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                                                                                                                                                                                              Duysters, a Belgian official, first at Kapanga among the Ruund and later among the Luba at Kamina, is responsible for linking the heroic/mythical Chibind Yirung directly with the Luba state of the balopwe, where earlier recordings of the tradition simply give his origins in the east (toward the rising of the sun) or link him to smaller, closer groups such as the Kalundwe.

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                                                                                                                                                                                              • Hoover, James Jeffrey. “The Seduction of Ruwej: Reconstructing Ruund History (The Nuclear Lunda: Zaire, Angola, Zambia).” PhD diss., Yale University, 1978.

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                                                                                                                                                                                                Although confirming Vansina’s hypothesis of synthesis between bordering Lunda and Luba populations, Hoover found little evidence of military conflict between the two major states. The well-known tradition of three exiled brothers was grafted to the Ruund tradition of Ruwej to justify 19th-century commercial cooperation, as later confirmed by an 18th-century Portuguese document recounting the same story of a chiefly line farther west.

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                                                                                                                                                                                                • Ndaywel è Nziem, Isidore. “The Political System of the Luba and Lunda: Its Emergence and Expansion.” In General History of Africa. Vol. 5, Africa from the Sixteenth to the Eighteenth Century. Edited by Bethwell A. Ogot, 290–299. Abridged ed. Berkeley: University of California Press, 1999.

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                                                                                                                                                                                                  An essential work for understanding the Lunda in the contest of the larger Congo Basin and southern savanna’s economic and political networks.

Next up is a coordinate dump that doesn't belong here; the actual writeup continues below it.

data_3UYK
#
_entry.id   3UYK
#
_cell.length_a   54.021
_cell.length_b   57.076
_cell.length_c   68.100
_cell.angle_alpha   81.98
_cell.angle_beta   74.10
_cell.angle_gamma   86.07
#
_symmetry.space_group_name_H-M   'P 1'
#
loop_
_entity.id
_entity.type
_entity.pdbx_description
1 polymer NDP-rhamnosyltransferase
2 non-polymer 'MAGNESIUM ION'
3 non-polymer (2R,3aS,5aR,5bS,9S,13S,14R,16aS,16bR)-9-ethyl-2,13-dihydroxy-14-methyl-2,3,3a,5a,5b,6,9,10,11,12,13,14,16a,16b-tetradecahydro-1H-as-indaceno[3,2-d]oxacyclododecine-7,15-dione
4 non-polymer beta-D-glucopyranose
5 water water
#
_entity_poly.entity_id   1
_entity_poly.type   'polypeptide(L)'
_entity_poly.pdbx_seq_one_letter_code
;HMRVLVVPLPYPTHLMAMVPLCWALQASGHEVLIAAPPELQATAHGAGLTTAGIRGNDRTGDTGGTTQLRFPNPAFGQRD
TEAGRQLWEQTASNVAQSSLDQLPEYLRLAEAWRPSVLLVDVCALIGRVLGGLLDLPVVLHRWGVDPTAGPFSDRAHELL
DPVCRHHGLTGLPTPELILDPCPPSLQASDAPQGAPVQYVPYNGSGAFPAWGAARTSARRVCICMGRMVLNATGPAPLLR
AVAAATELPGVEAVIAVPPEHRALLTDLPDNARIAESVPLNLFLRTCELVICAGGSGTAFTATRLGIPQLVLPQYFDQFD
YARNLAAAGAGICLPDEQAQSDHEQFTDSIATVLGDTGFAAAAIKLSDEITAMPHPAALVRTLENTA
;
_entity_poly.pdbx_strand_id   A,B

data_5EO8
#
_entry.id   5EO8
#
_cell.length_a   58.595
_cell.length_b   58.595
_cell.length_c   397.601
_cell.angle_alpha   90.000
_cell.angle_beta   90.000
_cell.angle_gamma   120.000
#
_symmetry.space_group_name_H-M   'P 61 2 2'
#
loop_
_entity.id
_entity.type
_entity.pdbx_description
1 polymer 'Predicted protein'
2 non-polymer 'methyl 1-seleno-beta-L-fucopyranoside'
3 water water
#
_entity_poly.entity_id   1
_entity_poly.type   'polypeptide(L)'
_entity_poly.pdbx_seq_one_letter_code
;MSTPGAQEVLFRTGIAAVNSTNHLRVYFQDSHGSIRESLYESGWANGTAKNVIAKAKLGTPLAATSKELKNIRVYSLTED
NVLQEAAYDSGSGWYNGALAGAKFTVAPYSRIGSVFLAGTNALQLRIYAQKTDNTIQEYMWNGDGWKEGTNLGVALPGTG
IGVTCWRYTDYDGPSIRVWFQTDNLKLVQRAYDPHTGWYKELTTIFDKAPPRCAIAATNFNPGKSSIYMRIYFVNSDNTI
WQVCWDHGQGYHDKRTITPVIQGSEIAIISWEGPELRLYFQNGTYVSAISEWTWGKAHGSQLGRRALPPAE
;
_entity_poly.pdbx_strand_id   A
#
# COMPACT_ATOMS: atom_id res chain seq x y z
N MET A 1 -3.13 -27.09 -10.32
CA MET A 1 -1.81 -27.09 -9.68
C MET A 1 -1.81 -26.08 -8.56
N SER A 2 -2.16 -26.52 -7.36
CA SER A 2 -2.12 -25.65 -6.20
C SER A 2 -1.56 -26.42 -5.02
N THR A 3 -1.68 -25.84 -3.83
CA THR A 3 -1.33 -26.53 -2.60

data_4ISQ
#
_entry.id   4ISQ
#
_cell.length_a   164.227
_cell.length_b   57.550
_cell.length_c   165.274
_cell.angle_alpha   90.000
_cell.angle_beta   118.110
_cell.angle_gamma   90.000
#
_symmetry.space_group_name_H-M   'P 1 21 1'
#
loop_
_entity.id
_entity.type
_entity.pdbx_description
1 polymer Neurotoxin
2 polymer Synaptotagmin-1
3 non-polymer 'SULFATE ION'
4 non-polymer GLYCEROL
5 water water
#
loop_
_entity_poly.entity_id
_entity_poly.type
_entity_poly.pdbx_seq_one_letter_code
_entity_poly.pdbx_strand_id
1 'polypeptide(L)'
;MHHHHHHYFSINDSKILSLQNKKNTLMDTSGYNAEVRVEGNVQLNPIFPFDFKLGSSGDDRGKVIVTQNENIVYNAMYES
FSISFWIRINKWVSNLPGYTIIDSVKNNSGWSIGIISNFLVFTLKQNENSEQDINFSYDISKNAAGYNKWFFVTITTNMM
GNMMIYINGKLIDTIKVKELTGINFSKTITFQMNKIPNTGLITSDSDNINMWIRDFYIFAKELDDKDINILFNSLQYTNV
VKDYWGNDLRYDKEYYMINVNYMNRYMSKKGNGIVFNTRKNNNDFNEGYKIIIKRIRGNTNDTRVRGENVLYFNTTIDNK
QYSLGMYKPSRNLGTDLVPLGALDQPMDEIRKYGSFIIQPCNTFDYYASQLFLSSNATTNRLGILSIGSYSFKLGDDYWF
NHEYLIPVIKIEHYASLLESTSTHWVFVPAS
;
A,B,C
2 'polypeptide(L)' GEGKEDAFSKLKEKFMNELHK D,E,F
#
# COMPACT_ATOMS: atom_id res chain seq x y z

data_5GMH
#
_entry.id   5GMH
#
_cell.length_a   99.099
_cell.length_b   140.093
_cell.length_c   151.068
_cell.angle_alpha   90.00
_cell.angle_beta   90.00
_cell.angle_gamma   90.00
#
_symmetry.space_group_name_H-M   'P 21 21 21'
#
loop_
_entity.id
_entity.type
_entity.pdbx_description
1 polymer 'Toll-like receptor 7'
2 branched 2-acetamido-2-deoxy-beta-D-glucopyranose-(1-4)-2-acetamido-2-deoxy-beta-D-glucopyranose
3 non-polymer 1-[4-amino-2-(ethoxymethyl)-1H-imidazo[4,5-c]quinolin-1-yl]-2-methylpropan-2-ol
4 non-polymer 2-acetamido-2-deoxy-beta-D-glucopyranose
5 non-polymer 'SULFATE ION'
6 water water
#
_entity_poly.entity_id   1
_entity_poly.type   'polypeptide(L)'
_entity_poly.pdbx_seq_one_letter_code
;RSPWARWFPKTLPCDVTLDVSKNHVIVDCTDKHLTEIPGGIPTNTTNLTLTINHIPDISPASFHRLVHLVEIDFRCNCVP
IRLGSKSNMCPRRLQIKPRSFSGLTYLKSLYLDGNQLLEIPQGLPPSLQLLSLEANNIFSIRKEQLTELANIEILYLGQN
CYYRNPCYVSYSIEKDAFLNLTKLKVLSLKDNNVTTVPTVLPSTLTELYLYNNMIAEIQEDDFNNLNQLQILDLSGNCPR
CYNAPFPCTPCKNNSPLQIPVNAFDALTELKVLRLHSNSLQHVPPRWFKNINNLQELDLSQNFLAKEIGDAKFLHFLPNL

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                                                                                                                                                                                                  • N’Dua Solol, Kanampumb. “Histoire ancienne des populations Luba et Lunda du plateau de Haut-Lubilashi (Bena-Nsamba, Inimpimin et Tuwudi).” PhD diss., Université Nationale du Zaïre, 1978.

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                                                                                                                                                                                                    A study of an ethnic border area on the edge of the Luba and Lunda states, showing the strategies of local populations to maintain the maximum autonomy possible while fitting into larger constellations.

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                                                                                                                                                                                                    • Palmeirim, Manuela. Of Alien Kings and Perpetual Kin: Contradiction and Ambiguity in Ruund (Lunda) Symbolic Thought. Wantage, UK: Sean Kingston, 2006.

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                                                                                                                                                                                                      A work by a social anthropologist rather than a historian, a necessary companion when reading Lunda historical traditions as an antidote to excessively literal interpretations.

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                                                                                                                                                                                                      • Vellut, Jean-Luc. “Notes sur le Lunda et la frontière luso-africaine, 1700–1900.” Études d’Histoire Africaine 3 (1972): 61–166.